Coloradans are set to vote on an initiative Nov. 3 to allow wolves to be introduced into Colorado. As a lifelong wildlife conservationist, an environmental lawyer and a longtime Democrat I can tell you that introducing wolves into Colorado will be devastating to your elk, moose and deer herds. Wolves will also be a financial disaster for ranchers, farmers and businesses and eventually your state economy. I can tell you this with certainty because I have studied what the introduction of wolves did to the states of Idaho, Montana and Wyoming. I was a lawyer for 13 wildlife conservation groups who individually have raised hundreds of millions of dollars for wildlife conservation, including the Rocky Mountain Elk Foundation, Mule Deer Foundation, Sportsmen for Fish and Wildlife and the Wild Sheep Foundation when they intervened in a federal lawsuit that protected Montana, Idaho and Wyoming’s rights to manage wolves. I was also heavily involved in assisting Sen. John Tester of Montana and Sen. Oren Hatch of Utah in 2011 in helping pass through Congress legislation that allowed Montana, Idaho and Wyoming to finally manage wolves; that bill was signed into law by President Barack Obama in 2011.
Wolves have created havoc among cattle herds wherever they go, from the Great Lakes states to the Rocky Mountains. The U.S. Department of Agriculture in 2010 estimated that wolves had killed 8,100 head of cattle in 2010 alone. The Oregon Beef Council, along with the United States Department of Agriculture, funded a 10-year study that began in 2008 to study how wolf activity affects cattle behavior. GPS collars were used on some of the cattle on ranches in the study area and on some wolves to track how the wolves interact with cattle. There were three study areas in western Idaho and three in Oregon. One collared wolf showed over 783 contacts with cattle during the study. Other studies have shown that only one cow in eight killed by wolves are ever identified. Constant harassment by wolves causes weight loss in stressed out cattle. Many ranch owners across the west report calf rates per cow dropping from the mid 90% to the mid 80%. A huge loss to cattlemen and ranchers.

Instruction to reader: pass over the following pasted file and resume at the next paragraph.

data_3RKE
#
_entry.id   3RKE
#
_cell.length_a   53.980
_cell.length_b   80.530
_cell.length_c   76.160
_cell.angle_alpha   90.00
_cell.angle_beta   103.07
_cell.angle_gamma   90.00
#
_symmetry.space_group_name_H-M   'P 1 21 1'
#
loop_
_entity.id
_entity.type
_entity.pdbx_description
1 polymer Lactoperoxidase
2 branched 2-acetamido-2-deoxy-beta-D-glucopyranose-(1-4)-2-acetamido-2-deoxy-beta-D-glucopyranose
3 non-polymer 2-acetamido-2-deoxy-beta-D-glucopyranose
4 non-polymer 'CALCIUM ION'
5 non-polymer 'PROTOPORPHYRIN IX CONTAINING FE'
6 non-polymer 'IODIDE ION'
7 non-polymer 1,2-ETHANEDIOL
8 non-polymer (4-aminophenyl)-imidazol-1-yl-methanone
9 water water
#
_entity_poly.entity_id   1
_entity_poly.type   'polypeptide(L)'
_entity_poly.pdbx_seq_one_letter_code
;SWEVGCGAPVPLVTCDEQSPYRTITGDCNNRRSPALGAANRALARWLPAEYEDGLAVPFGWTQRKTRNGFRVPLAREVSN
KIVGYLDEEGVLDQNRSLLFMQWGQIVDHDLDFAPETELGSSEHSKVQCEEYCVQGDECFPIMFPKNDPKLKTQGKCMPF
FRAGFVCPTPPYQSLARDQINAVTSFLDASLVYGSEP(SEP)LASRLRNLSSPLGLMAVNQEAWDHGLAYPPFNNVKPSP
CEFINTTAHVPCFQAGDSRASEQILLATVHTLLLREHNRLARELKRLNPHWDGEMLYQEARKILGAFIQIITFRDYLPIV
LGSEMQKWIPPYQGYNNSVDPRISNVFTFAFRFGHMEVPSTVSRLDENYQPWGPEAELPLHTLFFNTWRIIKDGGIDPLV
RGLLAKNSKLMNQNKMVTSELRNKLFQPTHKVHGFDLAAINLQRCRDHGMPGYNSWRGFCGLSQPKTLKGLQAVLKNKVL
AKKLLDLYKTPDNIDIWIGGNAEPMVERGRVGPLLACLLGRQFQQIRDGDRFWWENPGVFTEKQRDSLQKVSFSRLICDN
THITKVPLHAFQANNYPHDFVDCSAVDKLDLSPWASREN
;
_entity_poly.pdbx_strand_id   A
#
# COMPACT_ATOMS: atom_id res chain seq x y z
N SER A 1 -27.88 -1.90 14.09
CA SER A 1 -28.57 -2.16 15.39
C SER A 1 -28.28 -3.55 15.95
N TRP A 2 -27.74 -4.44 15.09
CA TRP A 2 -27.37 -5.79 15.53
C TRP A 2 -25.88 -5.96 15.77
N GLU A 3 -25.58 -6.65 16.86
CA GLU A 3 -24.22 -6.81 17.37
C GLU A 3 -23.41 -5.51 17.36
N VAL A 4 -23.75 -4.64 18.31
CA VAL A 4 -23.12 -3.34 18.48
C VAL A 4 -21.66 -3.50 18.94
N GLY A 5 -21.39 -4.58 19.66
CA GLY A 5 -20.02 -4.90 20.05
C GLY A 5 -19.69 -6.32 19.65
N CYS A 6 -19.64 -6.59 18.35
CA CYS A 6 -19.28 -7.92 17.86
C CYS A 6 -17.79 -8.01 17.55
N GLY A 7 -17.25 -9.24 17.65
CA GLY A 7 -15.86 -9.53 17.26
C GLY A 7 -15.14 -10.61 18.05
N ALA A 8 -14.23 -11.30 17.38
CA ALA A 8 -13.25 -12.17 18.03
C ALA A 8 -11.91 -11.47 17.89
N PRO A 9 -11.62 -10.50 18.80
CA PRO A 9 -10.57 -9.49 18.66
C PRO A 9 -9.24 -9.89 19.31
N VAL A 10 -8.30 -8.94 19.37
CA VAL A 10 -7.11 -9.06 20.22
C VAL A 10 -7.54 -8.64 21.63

I know that most people in Colorado live there because they love the mountains and the outdoors. They love to see the elk, moose and deer that are so abundant in your state. For over 50 years studies have been done on the devastating effect that wolves have on ungulate herds. In Canada, Dr. Arthur Bergerud completed over 50 years of research on Woodland Caribou. Woodland Caribou used to number in the millions, but in Canada today they are listed as threatened. Dr. Bergerud authored “The Return of Caribou to Ungava” in 2008. As a chief biologist for the Newfoundland and Labrador Wildlife divisions, his conclusion after 50 years of study was as follows: “Based on well over 50 years of research on woodland caribou, I can only conclude that the primary reason for their decline is increased predation from expanding wolf numbers.”